We have a tradition of going to the home of my wife's brother for Thanksgiving. This year we went up the night before and stayed till mid afternoon of the holiday. Since they are both still working and don't have nine to five jobs, we work around their schedules and still manage to get in plenty of catch up conversations and meaningful memories.
As usual, clergy that I am, they asked me to say grace as we sat down for our Thanksgiving meal. This time I informed them I wanted to share an informal grace. It was actually more of a homily.
I spoke about the cartoon I had posted on my Facebook page a day earlier. An inter-generational family is sitting down for their Thanksgiving dinner, the turkey in the center of the table. The little girl asks her parents and grandparents, who have stunned looks on their faces, "Why aren't we this thankful every day?"
Then I mentioned Brother David Steindl-Rast, who has a couple of wonderful videos on You Tube I show my students every semester on "gratitude." One of them is called "A Good Day." It has some beautiful still photographs of all the things we generally take for granted but make every day "a good day" for us, like clean running water and the amazing variety and subtlety of the natural world. He reminds us that each day is a gift. If we treat each day like the first or last day of our lives, we can do nothing but be grateful and open our eyes to all the beauty around us.
Then I recalled a conversation my wife and I had earlier in the week about smiling. How others, as we went about our day, seemed to brighten when we smiled at them, whether they were known to us or unknown. I was reminded how smiles work some of the muscles in our faces that effect the rest of our body and our mind as well.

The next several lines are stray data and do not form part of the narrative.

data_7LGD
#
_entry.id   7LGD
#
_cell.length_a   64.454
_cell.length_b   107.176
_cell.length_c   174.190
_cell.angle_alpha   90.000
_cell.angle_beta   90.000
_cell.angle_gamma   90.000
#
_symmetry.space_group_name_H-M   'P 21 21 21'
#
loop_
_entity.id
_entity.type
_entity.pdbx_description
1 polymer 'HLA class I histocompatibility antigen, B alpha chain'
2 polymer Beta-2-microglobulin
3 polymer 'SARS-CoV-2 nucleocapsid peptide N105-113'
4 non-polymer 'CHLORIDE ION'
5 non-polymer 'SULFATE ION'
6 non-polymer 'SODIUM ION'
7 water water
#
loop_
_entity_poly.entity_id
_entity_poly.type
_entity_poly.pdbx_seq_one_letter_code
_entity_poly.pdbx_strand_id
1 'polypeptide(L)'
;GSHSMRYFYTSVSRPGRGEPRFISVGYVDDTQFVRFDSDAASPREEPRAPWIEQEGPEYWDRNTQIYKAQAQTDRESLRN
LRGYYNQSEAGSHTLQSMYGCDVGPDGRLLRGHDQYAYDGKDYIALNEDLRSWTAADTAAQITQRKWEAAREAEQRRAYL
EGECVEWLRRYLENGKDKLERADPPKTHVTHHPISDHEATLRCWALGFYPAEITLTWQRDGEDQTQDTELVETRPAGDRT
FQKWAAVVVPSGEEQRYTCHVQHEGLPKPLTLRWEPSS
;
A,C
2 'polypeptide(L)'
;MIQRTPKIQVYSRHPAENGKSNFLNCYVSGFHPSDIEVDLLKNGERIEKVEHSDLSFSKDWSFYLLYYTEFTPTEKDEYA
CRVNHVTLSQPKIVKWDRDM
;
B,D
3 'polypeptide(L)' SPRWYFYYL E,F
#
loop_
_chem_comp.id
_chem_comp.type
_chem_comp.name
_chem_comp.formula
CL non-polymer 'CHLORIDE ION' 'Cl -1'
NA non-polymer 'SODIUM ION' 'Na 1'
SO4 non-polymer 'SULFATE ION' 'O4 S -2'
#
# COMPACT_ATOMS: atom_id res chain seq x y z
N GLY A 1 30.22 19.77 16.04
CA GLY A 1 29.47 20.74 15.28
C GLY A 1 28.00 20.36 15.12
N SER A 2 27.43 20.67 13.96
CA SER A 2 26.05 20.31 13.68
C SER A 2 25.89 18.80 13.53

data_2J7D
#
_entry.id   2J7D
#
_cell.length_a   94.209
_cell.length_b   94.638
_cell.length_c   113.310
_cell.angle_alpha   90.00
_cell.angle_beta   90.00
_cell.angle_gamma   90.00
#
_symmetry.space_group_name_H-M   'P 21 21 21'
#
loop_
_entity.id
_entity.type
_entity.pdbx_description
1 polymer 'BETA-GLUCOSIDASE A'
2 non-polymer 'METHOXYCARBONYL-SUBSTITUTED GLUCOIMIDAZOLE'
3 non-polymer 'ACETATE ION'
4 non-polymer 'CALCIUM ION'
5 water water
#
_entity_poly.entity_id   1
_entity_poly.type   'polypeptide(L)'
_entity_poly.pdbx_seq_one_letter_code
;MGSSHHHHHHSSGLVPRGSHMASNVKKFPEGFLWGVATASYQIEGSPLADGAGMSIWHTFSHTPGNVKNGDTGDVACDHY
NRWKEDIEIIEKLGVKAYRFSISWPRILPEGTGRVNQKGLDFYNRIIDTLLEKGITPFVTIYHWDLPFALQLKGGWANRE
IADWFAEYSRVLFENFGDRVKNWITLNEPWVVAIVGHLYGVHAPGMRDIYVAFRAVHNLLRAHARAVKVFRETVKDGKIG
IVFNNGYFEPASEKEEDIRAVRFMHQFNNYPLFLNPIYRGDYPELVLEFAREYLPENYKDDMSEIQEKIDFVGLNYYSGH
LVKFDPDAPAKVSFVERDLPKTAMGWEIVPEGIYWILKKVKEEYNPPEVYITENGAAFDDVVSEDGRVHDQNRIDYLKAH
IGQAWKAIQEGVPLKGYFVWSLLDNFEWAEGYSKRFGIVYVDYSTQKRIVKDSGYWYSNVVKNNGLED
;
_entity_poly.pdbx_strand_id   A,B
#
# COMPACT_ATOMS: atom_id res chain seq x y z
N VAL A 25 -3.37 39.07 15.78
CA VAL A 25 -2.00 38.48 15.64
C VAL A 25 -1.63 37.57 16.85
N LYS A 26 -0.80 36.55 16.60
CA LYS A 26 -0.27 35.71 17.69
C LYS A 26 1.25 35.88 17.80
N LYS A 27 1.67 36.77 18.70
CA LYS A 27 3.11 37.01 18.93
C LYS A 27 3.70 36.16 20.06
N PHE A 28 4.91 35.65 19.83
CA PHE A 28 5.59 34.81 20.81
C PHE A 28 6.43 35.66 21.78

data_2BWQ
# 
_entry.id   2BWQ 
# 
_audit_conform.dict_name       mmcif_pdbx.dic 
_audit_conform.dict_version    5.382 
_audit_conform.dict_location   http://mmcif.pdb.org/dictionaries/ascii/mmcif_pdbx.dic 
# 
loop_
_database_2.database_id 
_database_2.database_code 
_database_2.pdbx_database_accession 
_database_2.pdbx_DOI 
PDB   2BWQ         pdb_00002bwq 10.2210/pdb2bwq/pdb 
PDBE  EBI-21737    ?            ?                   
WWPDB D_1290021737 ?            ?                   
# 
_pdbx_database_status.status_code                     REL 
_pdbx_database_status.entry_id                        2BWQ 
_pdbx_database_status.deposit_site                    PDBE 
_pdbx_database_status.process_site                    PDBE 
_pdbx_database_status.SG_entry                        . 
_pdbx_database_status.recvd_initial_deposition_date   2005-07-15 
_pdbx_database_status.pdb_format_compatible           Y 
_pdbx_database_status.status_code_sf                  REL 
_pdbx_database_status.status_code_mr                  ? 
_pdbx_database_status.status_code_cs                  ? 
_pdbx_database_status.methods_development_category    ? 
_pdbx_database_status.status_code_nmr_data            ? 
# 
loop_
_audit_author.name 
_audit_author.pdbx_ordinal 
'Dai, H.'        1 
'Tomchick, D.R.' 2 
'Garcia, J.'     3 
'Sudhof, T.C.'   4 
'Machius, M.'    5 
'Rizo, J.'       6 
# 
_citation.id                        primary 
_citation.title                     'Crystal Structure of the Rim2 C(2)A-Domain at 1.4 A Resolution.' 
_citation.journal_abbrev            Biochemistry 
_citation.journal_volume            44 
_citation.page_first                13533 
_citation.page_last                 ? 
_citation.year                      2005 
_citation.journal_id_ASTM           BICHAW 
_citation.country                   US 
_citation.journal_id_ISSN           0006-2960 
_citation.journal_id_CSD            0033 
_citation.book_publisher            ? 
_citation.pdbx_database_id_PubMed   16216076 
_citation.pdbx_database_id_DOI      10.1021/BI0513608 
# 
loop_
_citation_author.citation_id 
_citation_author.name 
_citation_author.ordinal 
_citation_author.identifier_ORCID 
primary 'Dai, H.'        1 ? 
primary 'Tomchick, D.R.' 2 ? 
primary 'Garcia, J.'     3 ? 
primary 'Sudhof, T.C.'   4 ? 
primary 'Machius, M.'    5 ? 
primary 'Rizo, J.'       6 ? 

The informal grace concluded with my confession that I sometimes found it hard to be grateful. There was so much suffering and evil abroad that the darkness could invade my mind and thoughts. I confessed that two people had admonished me recently about being too negative, especially in my written words. I admitted that the prophetic task of naming the negative, of striving to speak truth to power, was too much with me. I felt the need to balance the words of both judgment and mercy.
The informal prayer ended as a petition, for the grace to smile and be grateful persons, every day. That was our Thanksgiving prayer.
After dinner they brought out a game that has also become a tradition. It brings with it a barrel of laughs. Without fail, we all succumb to the laughter that brings tears and by the time we stop the endorphins have permeated our systems and provided day long satisfaction.
The sun was beautiful in a blue sky on the drive home, reflecting off the snowy fields. Pheasants littered the ditches and occasionally flew in front of us. We watched a continuous Steindl-Rast still photo. Even when we entered a fog bank that enfolded us for several miles the good feeling of the day kept anxiety and worry away. There was the complete conviction the fog would disappear at the appropriate height or twist in the highway. It did.
We arrived home in high spirits, till we turned on the evening news. We watched the troops eating their Thanksgiving meal in tents on the southern border and putting razor wire on top of fences already built. The President, with troops in Florida near Mar a Lago, said he had authorized the use of deadly force for anyone crossing the border illegally. We heard the President strike out at Justice Roberts and "Obama judges" and voice continued support for Saudi Arabia in the face of the Khashoggi murder. We heard the wildfire death toll go higher in California.
It's hard to be grateful for every day, when each day features acts of aggression, of fighting and bullying, of hate and division. It's hard to be grateful when you have a President who believes every slight or every disagreement is a provocation to war and a media that joins in the fray with relish.
I give thanks for a friend who ended my day, after the evening news, with this Thanksgiving prayer.